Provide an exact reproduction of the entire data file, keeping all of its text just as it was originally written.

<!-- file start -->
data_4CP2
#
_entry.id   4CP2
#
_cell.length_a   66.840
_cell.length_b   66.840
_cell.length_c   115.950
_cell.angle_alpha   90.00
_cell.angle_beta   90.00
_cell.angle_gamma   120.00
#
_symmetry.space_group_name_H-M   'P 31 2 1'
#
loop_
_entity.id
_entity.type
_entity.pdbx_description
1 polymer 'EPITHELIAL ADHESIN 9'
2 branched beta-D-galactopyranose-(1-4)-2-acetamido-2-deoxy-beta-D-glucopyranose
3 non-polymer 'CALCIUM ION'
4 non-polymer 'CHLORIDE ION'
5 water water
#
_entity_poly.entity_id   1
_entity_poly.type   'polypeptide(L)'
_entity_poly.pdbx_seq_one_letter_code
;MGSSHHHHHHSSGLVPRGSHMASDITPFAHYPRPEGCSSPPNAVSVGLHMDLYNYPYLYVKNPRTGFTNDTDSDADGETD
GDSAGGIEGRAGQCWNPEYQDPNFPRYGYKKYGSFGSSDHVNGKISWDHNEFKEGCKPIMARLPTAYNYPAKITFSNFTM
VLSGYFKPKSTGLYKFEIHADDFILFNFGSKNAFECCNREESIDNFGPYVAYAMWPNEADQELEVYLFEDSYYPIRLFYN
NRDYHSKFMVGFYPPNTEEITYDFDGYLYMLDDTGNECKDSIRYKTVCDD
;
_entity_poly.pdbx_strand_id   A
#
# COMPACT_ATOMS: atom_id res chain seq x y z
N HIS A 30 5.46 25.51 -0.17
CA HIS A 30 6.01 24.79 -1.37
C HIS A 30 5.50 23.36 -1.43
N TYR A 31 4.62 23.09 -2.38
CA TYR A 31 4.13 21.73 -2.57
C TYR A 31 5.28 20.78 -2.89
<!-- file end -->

data_4CP2
#
_entry.id   4CP2
#
_cell.length_a   66.840
_cell.length_b   66.840
_cell.length_c   115.950
_cell.angle_alpha   90.00
_cell.angle_beta   90.00
_cell.angle_gamma   120.00
#
_symmetry.space_group_name_H-M   'P 31 2 1'
#
loop_
_entity.id
_entity.type
_entity.pdbx_description
1 polymer 'EPITHELIAL ADHESIN 9'
2 branched beta-D-galactopyranose-(1-4)-2-acetamido-2-deoxy-beta-D-glucopyranose
3 non-polymer 'CALCIUM ION'
4 non-polymer 'CHLORIDE ION'
5 water water
#
_entity_poly.entity_id   1
_entity_poly.type   'polypeptide(L)'
_entity_poly.pdbx_seq_one_letter_code
;MGSSHHHHHHSSGLVPRGSHMASDITPFAHYPRPEGCSSPPNAVSVGLHMDLYNYPYLYVKNPRTGFTNDTDSDADGETD
GDSAGGIEGRAGQCWNPEYQDPNFPRYGYKKYGSFGSSDHVNGKISWDHNEFKEGCKPIMARLPTAYNYPAKITFSNFTM
VLSGYFKPKSTGLYKFEIHADDFILFNFGSKNAFECCNREESIDNFGPYVAYAMWPNEADQELEVYLFEDSYYPIRLFYN
NRDYHSKFMVGFYPPNTEEITYDFDGYLYMLDDTGNECKDSIRYKTVCDD
;
_entity_poly.pdbx_strand_id   A
#
# COMPACT_ATOMS: atom_id res chain seq x y z
N HIS A 30 5.46 25.51 -0.17
CA HIS A 30 6.01 24.79 -1.37
C HIS A 30 5.50 23.36 -1.43
N TYR A 31 4.62 23.09 -2.38
CA TYR A 31 4.13 21.73 -2.57
C TYR A 31 5.28 20.78 -2.89